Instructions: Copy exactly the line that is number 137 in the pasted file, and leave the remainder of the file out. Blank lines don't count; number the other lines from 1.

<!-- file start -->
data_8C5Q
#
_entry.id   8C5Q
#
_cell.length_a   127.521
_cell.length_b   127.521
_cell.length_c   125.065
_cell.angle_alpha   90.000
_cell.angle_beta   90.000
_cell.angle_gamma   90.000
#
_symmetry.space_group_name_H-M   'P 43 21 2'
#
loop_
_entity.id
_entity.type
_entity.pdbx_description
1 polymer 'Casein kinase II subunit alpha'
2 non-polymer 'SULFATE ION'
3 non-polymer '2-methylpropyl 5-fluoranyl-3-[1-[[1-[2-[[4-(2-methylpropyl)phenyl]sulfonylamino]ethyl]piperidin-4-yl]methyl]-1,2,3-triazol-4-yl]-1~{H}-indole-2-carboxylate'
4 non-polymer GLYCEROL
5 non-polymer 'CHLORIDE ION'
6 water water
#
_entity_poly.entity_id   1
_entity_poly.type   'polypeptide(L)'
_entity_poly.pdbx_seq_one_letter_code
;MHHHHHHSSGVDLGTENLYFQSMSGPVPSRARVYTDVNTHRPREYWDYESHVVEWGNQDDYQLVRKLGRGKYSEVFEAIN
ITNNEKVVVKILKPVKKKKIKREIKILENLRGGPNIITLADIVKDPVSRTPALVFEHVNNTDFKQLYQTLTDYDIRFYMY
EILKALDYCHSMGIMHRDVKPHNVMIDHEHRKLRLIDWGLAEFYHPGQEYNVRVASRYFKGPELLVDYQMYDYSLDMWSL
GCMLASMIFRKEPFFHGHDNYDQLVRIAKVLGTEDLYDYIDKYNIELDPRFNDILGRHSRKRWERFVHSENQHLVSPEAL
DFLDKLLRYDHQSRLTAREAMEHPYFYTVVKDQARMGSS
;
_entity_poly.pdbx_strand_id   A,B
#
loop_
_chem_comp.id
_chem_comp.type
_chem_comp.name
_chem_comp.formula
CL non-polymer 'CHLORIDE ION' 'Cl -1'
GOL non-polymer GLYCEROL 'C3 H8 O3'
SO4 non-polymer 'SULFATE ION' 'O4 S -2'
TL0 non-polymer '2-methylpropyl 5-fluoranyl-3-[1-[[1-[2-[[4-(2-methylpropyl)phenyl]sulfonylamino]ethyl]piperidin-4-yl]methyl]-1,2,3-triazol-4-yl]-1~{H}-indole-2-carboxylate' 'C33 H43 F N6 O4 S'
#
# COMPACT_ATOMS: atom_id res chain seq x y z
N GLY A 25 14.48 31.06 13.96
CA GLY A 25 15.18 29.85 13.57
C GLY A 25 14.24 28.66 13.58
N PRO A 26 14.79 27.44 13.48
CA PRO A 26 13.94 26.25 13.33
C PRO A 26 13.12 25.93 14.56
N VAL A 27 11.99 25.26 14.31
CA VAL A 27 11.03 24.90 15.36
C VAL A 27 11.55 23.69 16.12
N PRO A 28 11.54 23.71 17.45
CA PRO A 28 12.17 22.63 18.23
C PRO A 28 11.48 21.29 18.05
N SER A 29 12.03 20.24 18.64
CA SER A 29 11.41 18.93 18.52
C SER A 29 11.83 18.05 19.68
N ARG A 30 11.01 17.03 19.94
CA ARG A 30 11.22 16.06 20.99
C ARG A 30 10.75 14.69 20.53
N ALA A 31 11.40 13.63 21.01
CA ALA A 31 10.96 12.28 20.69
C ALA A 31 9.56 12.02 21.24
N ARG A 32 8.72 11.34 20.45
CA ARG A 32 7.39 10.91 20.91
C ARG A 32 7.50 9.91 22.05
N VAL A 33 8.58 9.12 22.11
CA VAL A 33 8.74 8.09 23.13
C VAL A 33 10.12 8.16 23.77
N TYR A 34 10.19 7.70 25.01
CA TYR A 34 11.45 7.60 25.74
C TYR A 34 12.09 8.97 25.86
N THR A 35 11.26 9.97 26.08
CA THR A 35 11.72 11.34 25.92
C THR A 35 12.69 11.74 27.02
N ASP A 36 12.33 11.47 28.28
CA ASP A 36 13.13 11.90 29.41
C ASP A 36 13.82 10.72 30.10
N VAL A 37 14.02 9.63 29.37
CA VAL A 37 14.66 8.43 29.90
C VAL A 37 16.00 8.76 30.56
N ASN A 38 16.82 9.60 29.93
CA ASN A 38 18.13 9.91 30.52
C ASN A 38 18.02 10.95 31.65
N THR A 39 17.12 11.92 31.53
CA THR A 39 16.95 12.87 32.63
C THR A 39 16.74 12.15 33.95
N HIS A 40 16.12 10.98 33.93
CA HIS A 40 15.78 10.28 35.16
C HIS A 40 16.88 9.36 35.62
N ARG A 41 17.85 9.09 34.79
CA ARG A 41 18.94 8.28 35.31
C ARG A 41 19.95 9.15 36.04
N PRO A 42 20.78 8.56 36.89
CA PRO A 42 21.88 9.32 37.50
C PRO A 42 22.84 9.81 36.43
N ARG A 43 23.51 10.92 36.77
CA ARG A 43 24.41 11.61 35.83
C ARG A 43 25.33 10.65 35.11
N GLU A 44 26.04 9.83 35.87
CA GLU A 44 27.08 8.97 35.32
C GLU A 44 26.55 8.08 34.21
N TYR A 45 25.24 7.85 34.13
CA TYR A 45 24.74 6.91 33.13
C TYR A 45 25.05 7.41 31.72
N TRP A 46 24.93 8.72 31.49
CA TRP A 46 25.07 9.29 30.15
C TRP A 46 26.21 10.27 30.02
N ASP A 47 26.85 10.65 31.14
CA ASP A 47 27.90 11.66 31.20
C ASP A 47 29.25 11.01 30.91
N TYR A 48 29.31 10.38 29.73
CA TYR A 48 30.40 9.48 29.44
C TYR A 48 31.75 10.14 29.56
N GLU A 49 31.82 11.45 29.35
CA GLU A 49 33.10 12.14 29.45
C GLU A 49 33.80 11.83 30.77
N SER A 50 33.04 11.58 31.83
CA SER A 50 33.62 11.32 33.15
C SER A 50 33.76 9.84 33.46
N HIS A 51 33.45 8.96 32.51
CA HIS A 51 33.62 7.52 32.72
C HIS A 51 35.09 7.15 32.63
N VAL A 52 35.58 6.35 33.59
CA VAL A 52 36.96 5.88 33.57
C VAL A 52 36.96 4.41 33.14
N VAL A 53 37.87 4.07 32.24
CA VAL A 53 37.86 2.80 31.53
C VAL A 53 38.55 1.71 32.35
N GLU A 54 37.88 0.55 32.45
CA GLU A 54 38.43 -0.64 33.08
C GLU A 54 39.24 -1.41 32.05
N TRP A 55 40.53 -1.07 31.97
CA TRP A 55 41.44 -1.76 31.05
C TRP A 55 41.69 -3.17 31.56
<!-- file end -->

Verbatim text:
N TRP A 55 40.53 -1.07 31.97